Although the speech of the right hon. Member for Tweeddale, Ettrick and Lauderdale (Mr. Steel) was coherent, it did not contain much policy. He criticised the Government for not believing in sharing profits among employees, yet my right hon. Friend the Chancellor has done more for wider share ownership than any other Chancellor since the war. I shall be disappointed if my right hon. Friend does not do more in the coming Budget.

I appeal to my right hon. Friends in the Cabinet to remember that we are an exporting nation. If I have a criticism of the Government, it is that we have lost a little of the impetus we had when we came to power in 1979. Our former colleague, Sir John Nott, was very much involved in the engine room of the Treasury, cutting out Government forms and making a drive for exports. There is a need for more impetus.

I have just spent some time in south-east Asia, and I know that British investment would be greatly welcomed in Indonesia, which is just one country that needs investment. Indonesia is crying out for further investment from Britain. There are many opportunities in Indonesia for industrial companies, including companies from Ashton-under-Lyne.

We need to re-emphasise our determination to create jobs. It is criminal that factories in my constituency in Northampton are short of skilled labour. That is unacceptable when there are 3 million unemployed, and is a sad reflection on our education and training systems. My right hon. Friend the Secretary of State for Employment should push ahead vigorously to ensure that every young person takes part in training and that no young person is allowed to go on the dole. Young people should be encouraged and should be cajoled into taking a skill, as happens in Germany. No wonder the Germans are more successful that we are.

I say to my right hon. Friends on the Front Bench, for heaven's sake, carry on boldly trimming public expenditure but do not fall into the trap of doing that in a Socialist way.

Mrs. Currie

What about the Health Service?

Mr. Morris

I shall come to the Health Service if necessary. I say to my right hon. Friends who are responsible for local government and housing, stand firm. There is still excessive expenditure in Camden, Hackney, Islington and Northamptonshire. We should get tough with the Ministry of Defence. We know about the overruns of expenditure which are considered by the Public Accounts Committee. It is time a cut was made.

My right hon. Friends should push ahead with privatisation. They have had a major success with British Telecom in bringing about a private shareholders' market, and we want more of it. My right hon. Friends should also remove restrictions on overseas trade.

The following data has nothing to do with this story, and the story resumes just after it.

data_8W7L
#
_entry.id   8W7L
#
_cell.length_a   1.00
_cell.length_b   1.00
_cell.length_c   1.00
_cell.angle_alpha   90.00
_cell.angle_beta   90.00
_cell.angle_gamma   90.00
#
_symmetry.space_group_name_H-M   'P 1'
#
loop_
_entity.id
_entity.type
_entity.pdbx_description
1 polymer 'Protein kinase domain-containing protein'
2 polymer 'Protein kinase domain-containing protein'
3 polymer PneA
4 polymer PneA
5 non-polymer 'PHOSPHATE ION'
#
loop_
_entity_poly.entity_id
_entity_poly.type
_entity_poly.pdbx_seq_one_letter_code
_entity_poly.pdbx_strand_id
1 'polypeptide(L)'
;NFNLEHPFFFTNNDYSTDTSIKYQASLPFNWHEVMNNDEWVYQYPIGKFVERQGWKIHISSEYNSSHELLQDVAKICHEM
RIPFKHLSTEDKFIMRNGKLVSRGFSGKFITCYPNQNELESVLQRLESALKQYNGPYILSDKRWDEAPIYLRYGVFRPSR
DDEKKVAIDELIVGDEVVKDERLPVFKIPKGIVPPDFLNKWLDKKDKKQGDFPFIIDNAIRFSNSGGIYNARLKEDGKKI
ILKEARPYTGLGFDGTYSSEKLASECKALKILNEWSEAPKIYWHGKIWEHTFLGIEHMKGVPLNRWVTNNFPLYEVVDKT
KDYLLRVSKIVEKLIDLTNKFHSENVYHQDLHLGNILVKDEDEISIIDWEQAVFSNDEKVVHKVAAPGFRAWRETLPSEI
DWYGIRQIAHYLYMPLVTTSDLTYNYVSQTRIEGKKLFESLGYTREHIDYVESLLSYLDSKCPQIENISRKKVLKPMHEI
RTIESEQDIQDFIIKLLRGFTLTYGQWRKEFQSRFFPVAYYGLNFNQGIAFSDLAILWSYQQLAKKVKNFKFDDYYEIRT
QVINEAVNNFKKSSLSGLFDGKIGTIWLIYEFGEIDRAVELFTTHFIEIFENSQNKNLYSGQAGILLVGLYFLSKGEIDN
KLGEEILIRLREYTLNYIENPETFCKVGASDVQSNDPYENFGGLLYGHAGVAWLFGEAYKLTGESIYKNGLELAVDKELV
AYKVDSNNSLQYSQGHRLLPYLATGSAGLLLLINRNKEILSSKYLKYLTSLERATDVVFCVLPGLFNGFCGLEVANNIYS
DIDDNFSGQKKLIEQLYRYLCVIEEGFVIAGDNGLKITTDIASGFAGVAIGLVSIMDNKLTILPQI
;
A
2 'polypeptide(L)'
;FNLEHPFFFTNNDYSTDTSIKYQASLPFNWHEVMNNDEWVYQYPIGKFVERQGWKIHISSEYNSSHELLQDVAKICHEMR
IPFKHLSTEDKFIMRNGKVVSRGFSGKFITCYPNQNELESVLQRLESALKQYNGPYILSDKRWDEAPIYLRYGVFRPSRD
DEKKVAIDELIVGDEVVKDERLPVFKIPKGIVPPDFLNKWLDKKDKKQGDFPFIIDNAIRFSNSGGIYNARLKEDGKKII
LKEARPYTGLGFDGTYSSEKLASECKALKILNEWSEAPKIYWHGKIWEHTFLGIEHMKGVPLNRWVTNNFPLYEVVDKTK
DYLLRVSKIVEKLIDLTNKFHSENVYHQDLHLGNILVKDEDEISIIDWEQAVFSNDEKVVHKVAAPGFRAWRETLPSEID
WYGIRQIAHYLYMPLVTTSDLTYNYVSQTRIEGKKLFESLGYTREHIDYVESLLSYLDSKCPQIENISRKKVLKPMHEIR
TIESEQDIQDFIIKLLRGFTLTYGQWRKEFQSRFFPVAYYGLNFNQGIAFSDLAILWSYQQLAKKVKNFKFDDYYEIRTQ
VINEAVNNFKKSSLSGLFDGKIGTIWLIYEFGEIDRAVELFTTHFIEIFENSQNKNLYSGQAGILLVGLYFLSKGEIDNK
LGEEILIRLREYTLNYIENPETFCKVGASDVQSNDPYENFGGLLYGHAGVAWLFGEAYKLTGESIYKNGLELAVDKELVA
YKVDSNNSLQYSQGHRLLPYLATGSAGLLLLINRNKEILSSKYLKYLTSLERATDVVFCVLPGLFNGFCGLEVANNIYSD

There is a real need to undertake a drive to remove the impediments to the private sector and not to forget the role of manufacturing industry. I do not share the views of those who believe that manufacturing industry is finished.

I do not complain about what the Treasury is doing, but I complain about the lack of consultation, sensitivity and understanding in certain Departments by certain junior Ministers. Our party needs a drive to see through our strategy and to communicate our conviction that this country will and must compete successfully in the world. There is no reason why our share of world trade should continue to decline. If we undertake that drive and build on last year's Budget—this year, we have to deal with the other half of our strategy in terms of direct tax cuts—we will complete our strategy. Now is not the time to waver. Given that consistency, confidence will return to the Conservative party, the country and the exchanges.

7.24 pm
Mr. Eddie Loyden (Liverpool, Garston)

Conservative Members have asked whether the censure motion is justified. I believe that it is justified and necessary. I have been amazed at the mixture of arrogance and ignorance portrayed by Conservative Members about the real issues in the debate, and I am sure that people outside will note the way in which they have dealt with the motion.

Regardless of the wording of the motion, the central issue is, and will remain, mass unemployment. So far, Conservative Members have said nothing that will help to deal with that matter. The dissension among Conservative Members, which has been apparent from time to time—it was mentioned by the hon. Member for Northampton, South (Mr. Morris) — disappeared when the censure motion was tabled by my right hon. Friend the Leader of the Opposition. In recent weeks, we have seen the nervousness of Conservative Members when Government policies have affected their constituency or class interests. There have been murmurings from Conservatives about the Government's policy. No doubt those murmurings will disappear when the Division is called tonight.